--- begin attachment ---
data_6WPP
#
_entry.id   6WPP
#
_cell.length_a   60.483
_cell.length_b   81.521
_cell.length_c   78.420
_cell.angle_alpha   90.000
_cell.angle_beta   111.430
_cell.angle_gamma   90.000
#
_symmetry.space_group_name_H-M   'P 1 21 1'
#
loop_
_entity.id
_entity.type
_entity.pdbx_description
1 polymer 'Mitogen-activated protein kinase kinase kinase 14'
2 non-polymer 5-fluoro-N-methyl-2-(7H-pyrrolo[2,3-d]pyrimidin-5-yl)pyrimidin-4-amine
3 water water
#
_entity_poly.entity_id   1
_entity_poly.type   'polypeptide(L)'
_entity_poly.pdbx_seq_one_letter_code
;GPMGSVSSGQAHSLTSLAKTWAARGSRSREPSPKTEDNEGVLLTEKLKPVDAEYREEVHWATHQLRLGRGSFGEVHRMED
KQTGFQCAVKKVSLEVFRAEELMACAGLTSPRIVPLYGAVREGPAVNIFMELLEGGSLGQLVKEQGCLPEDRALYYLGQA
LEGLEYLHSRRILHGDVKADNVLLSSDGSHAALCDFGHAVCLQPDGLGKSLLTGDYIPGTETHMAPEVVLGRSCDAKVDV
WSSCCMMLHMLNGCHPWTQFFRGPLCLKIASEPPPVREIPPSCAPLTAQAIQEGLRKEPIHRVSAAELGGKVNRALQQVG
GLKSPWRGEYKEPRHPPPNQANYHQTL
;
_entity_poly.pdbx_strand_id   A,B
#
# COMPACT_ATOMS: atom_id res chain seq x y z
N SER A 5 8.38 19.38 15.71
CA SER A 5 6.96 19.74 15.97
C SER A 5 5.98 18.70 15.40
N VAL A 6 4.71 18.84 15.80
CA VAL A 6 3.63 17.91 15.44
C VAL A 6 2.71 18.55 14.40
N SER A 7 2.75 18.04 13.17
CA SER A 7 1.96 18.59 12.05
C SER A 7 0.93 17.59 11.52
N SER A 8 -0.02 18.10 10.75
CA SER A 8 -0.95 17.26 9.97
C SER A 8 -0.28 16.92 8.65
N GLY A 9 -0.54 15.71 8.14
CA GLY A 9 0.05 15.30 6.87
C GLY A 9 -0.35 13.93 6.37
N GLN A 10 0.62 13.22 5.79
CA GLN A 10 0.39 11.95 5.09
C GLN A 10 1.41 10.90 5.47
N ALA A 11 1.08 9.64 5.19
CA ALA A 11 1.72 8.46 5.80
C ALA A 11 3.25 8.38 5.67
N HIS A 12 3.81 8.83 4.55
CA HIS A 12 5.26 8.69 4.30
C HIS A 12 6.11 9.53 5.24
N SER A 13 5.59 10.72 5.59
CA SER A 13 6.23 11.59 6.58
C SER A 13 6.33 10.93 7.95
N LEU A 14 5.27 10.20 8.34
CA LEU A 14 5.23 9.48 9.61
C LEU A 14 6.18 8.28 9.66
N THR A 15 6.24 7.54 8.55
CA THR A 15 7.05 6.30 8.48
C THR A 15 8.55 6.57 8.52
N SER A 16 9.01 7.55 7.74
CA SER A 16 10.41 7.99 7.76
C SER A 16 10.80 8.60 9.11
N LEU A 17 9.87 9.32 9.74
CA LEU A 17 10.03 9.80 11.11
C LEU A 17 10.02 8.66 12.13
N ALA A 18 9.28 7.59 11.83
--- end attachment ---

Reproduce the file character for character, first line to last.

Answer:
data_6WPP
#
_entry.id   6WPP
#
_cell.length_a   60.483
_cell.length_b   81.521
_cell.length_c   78.420
_cell.angle_alpha   90.000
_cell.angle_beta   111.430
_cell.angle_gamma   90.000
#
_symmetry.space_group_name_H-M   'P 1 21 1'
#
loop_
_entity.id
_entity.type
_entity.pdbx_description
1 polymer 'Mitogen-activated protein kinase kinase kinase 14'
2 non-polymer 5-fluoro-N-methyl-2-(7H-pyrrolo[2,3-d]pyrimidin-5-yl)pyrimidin-4-amine
3 water water
#
_entity_poly.entity_id   1
_entity_poly.type   'polypeptide(L)'
_entity_poly.pdbx_seq_one_letter_code
;GPMGSVSSGQAHSLTSLAKTWAARGSRSREPSPKTEDNEGVLLTEKLKPVDAEYREEVHWATHQLRLGRGSFGEVHRMED
KQTGFQCAVKKVSLEVFRAEELMACAGLTSPRIVPLYGAVREGPAVNIFMELLEGGSLGQLVKEQGCLPEDRALYYLGQA
LEGLEYLHSRRILHGDVKADNVLLSSDGSHAALCDFGHAVCLQPDGLGKSLLTGDYIPGTETHMAPEVVLGRSCDAKVDV
WSSCCMMLHMLNGCHPWTQFFRGPLCLKIASEPPPVREIPPSCAPLTAQAIQEGLRKEPIHRVSAAELGGKVNRALQQVG
GLKSPWRGEYKEPRHPPPNQANYHQTL
;
_entity_poly.pdbx_strand_id   A,B
#
# COMPACT_ATOMS: atom_id res chain seq x y z
N SER A 5 8.38 19.38 15.71
CA SER A 5 6.96 19.74 15.97
C SER A 5 5.98 18.70 15.40
N VAL A 6 4.71 18.84 15.80
CA VAL A 6 3.63 17.91 15.44
C VAL A 6 2.71 18.55 14.40
N SER A 7 2.75 18.04 13.17
CA SER A 7 1.96 18.59 12.05
C SER A 7 0.93 17.59 11.52
N SER A 8 -0.02 18.10 10.75
CA SER A 8 -0.95 17.26 9.97
C SER A 8 -0.28 16.92 8.65
N GLY A 9 -0.54 15.71 8.14
CA GLY A 9 0.05 15.30 6.87
C GLY A 9 -0.35 13.93 6.37
N GLN A 10 0.62 13.22 5.79
CA GLN A 10 0.39 11.95 5.09
C GLN A 10 1.41 10.90 5.47
N ALA A 11 1.08 9.64 5.19
CA ALA A 11 1.72 8.46 5.80
C ALA A 11 3.25 8.38 5.67
N HIS A 12 3.81 8.83 4.55
CA HIS A 12 5.26 8.69 4.30
C HIS A 12 6.11 9.53 5.24
N SER A 13 5.59 10.72 5.59
CA SER A 13 6.23 11.59 6.58
C SER A 13 6.33 10.93 7.95
N LEU A 14 5.27 10.20 8.34
CA LEU A 14 5.23 9.48 9.61
C LEU A 14 6.18 8.28 9.66
N THR A 15 6.24 7.54 8.55
CA THR A 15 7.05 6.30 8.48
C THR A 15 8.55 6.57 8.52
N SER A 16 9.01 7.55 7.74
CA SER A 16 10.41 7.99 7.76
C SER A 16 10.80 8.60 9.11
N LEU A 17 9.87 9.32 9.74
CA LEU A 17 10.03 9.80 11.11
C LEU A 17 10.02 8.66 12.13
N ALA A 18 9.28 7.59 11.83